Wednesday, December 10, 2008

Going Under

The Granada Hills High School "Highlanders" chose the McLean tartan. Only a few members of the marching band were allowed to wear kilts, sporrans, and flashes. I took great pride in it, although I was a Russian Jew and the closest I had come to the highlands was the corner of Chatsworth Street and Zelzah Avenue, where palm trees and burger joints dotted the landscape.

I wore the kilt around town just to call attention to myself. I wore it to the store, the dentist, on cruise nights on the Sunset Strip, and to the pancake house. If I could, I would have worn it to synagogue.

I was certain it underscored my manhood. Matt Garbutt had a Falcon station wagon and after football games, I'd ride in the back deck, my naked legs hanging out the open window toward following cars. There were jokes about what we wore underneath, but none of us would tell.

In the fall of my senior year I wore the kilt to Dr. Abraham's office. The doc was a fully paid member of one of the twelve tribes of Israel and, like myself, had no prior experience in man skirts. At the end of the appointment it was decided that I had a lazy eye that would require surgery. The procedure was scheduled and off I went to parade my uniform about Ventura Boulevard.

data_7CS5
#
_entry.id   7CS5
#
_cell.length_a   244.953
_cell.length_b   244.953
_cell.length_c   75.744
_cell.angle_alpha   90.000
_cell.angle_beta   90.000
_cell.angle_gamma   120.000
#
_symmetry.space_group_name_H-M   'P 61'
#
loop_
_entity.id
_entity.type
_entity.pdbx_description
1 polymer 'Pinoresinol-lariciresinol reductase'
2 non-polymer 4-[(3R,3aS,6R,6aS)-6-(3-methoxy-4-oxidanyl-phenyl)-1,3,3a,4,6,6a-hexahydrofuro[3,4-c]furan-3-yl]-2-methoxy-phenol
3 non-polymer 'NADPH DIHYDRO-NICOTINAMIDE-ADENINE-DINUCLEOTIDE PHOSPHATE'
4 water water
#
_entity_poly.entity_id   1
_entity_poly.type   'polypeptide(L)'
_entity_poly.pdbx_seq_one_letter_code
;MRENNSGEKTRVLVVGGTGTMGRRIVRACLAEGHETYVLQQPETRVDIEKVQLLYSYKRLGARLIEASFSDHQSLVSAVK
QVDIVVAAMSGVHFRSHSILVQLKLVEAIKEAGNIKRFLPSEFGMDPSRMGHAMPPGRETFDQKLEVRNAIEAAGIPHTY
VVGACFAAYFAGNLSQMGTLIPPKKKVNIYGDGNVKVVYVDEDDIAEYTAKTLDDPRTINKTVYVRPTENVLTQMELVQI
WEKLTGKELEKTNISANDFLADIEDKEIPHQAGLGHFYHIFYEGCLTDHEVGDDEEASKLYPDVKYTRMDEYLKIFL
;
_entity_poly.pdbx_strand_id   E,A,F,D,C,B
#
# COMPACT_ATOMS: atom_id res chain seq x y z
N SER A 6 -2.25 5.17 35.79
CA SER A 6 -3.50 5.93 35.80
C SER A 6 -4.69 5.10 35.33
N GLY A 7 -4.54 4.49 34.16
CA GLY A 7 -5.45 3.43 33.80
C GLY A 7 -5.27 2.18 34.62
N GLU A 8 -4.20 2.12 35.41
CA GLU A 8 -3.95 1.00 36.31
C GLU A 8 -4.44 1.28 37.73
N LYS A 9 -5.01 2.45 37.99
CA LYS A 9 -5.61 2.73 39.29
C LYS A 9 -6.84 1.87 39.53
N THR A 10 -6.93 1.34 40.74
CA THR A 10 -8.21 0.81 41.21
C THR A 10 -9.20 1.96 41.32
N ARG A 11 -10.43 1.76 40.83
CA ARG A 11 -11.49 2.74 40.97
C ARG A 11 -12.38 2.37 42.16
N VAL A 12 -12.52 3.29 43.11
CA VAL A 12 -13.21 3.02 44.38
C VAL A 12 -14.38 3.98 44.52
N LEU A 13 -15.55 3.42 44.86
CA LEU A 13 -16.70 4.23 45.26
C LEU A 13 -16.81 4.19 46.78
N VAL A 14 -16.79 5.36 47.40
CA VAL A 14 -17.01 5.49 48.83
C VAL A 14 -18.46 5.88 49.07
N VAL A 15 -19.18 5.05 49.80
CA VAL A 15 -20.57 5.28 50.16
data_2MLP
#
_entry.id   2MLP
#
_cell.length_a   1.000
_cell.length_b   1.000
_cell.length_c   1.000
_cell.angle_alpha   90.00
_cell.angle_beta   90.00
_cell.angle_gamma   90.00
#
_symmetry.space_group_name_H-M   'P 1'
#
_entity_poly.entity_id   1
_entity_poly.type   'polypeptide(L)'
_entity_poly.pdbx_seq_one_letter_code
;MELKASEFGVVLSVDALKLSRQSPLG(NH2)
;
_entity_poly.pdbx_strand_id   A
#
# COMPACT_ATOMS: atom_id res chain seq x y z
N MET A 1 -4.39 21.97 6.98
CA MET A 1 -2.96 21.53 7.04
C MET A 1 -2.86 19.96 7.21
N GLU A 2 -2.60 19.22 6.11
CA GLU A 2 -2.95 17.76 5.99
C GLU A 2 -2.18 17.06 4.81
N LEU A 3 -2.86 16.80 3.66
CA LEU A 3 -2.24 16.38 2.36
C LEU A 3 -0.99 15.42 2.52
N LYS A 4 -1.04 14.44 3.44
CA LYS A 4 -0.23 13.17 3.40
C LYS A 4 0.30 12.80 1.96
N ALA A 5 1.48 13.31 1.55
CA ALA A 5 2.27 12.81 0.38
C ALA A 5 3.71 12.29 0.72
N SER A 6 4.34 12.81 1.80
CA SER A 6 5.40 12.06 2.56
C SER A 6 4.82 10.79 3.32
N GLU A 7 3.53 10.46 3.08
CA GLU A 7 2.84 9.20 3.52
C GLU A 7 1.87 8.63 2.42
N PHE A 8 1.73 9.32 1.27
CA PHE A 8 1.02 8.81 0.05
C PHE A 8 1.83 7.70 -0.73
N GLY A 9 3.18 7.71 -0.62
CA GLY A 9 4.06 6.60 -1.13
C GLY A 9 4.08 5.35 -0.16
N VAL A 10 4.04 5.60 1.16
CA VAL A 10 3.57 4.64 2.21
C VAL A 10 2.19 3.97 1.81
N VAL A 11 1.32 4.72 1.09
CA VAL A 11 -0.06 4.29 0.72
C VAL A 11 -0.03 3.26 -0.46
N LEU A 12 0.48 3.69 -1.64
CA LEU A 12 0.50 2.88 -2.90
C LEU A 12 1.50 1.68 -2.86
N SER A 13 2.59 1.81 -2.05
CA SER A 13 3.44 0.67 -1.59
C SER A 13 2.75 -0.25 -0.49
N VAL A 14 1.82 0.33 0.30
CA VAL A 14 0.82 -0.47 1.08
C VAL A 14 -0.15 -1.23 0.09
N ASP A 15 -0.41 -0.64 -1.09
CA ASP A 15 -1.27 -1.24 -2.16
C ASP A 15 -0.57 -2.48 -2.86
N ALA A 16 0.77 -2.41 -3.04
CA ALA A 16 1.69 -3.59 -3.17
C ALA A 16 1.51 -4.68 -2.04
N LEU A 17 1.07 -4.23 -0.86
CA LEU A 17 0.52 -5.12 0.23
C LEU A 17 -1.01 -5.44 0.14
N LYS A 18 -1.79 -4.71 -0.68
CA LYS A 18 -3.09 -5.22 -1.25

The operation required a mild sedative. In those days, strabismus surgery had to be performed without anesthesia so the patient, gazing consciously at spots on the ceiling, could let the physician know if the adjustment to the muscle was on target. Only then would the anesthesiologist deliver the knock-out drug.

To begin, the anesthesiologist injected my eye socket with a numbing solution, making six or eight insertions around the orbit. They burned like iodine. When the doctor had successfully moved my eye out from its setting to reach the muscles beneath it, the pain was absolutely intolerable. It felt like he was pushing a screwdriver into my eye. Worse, I could see everything through my good eye, reflected in the mirror the surgeon wore on his forehead.

"Just a little longer, " he said. I was wriggling in my restraints and the nurse put her hand on my shoulder. The dots on the ceiling seemed close and in focus through my tears. "A little more," he said, "you're doing great."

The pain shot back into my skull and down my neck, and I cried out. At that second, Dr. Abraham lifted up his mirror and peered at me.

"What do you wear under that thing, anyway?" he asked.

For a moment we were laughing. And just after that, the full anesthesia hit like a sledge and I passed into the heather.

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